Block Bone Graft
Patient Testimony : When the patient approached us, he only had two central incisor teeth left on the upper jaw. They were mobile because the bone around them was resorbed, due to advanced periodontitis. The patient had had a removable prosthesis for years and regularly applied glue to secure the prosthesis, and to be able to use it properly.
During the first consultation, we offered him a sinus lift and an autogenous bone graft from his hip bone for the upper jaw but the patient refused because the transplant made the use of a prosthesis provisional. impossible during the healing period. We treated his lower jaw with the placement of implants and dental crowns on the molar area and prepared a temporary prosthesis for the upper jaw pending the patient’s decision.
Some time after his return to France, our patient came back to us. He was very satisfied with these fixed dental prostheses that smileydent.com had prepared for him and he requested that his jaw be taken care of. During the consultation, the scanner of his jaw showed us the absolute need for a graft, (the opaque parts show where there was little or no bone).
The patient also realized the importance of not loading the graft area with a temporary prosthesis. This time we offered him another solution, allogeneic grafting. The new method consisted of block grafts taken from living donors, prepared with measurements of the patient’s jaw topography. The advantage of this method was to avoid the patient two surgical operations in two different parts of his body, one of them heavy because under general anesthesia. We sent the patient’s scanner to the Botiss Center in Germany.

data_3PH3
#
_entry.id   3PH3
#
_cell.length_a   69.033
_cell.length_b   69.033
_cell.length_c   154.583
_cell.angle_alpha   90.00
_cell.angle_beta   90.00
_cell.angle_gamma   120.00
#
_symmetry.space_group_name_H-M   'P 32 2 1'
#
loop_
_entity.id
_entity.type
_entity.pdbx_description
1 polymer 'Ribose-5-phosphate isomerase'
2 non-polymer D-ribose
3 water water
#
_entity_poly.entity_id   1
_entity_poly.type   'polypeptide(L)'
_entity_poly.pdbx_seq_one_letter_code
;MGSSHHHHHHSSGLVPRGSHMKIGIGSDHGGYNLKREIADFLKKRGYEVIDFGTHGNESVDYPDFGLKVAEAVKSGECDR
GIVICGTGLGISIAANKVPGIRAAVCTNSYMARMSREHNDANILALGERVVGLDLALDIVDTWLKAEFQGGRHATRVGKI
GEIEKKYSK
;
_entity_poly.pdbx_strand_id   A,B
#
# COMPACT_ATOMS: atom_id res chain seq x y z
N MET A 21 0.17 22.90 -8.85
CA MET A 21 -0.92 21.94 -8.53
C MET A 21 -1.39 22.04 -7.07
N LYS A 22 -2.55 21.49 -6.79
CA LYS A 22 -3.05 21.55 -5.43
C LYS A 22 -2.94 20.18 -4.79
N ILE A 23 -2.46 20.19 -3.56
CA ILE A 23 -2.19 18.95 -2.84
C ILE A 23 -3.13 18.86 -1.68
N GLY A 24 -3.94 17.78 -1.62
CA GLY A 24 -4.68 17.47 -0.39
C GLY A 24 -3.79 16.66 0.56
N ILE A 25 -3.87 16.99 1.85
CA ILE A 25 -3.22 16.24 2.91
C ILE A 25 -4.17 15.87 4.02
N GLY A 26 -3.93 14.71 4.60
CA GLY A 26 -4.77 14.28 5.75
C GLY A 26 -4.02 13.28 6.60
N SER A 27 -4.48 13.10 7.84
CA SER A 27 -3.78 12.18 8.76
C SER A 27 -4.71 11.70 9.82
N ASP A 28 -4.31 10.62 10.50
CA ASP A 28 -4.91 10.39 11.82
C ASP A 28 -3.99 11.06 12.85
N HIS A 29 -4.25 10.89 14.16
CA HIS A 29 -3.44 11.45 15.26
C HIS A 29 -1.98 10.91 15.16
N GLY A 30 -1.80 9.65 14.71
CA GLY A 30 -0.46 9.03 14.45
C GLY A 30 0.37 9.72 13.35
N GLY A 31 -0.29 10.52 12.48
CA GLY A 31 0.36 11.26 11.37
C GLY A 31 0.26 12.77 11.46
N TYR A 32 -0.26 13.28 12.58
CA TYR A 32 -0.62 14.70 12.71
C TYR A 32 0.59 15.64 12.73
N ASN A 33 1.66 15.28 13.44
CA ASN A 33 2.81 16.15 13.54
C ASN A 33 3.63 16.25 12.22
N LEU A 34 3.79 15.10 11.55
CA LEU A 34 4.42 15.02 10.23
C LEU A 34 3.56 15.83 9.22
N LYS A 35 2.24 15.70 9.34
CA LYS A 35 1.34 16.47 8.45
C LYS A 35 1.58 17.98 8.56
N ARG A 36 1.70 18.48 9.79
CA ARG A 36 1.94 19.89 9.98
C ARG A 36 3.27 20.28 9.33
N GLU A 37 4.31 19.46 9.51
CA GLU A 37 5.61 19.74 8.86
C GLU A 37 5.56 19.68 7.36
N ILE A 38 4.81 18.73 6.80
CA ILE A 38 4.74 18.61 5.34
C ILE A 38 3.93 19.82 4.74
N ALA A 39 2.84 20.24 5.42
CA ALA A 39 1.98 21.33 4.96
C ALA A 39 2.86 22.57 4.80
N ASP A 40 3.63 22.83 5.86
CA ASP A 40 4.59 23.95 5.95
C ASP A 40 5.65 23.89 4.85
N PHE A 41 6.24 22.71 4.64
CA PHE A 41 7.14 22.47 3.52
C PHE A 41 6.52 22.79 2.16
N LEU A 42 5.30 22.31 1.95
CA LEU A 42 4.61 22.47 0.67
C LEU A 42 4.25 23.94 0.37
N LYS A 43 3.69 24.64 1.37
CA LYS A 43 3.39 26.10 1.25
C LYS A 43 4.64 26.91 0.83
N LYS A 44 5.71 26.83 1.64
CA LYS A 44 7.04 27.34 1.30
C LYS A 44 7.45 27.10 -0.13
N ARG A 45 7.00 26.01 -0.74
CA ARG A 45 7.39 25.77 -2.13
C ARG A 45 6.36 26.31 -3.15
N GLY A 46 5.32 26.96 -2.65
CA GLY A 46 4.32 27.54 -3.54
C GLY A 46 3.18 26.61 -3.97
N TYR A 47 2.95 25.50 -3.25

With the help of the 3D images, the center observed the dimensions of the missing bone in the area and prepared simulations for us. Following the agreement of our dentists, they proceeded to manufacture the blocks. We scheduled an appointment for oral surgery with the patient and under general anesthesia, we performed two sinus lifts and a block graft. Besides, we have accelerated vascularization and healing time through the use of the patient’s own blood membrane by the PRF method.
After only a few hours of the operation, our patient left the hospital with no pain and almost no edema. The radiological X-ray, 3 days after the placement and the filling, gave us a positive idea about the success of the treatments. At the end of the routine checks for 10 days, he returned home without any declared problem. Our patient remained in contact with us and subsequently gave us regular information on the progress of these treatments.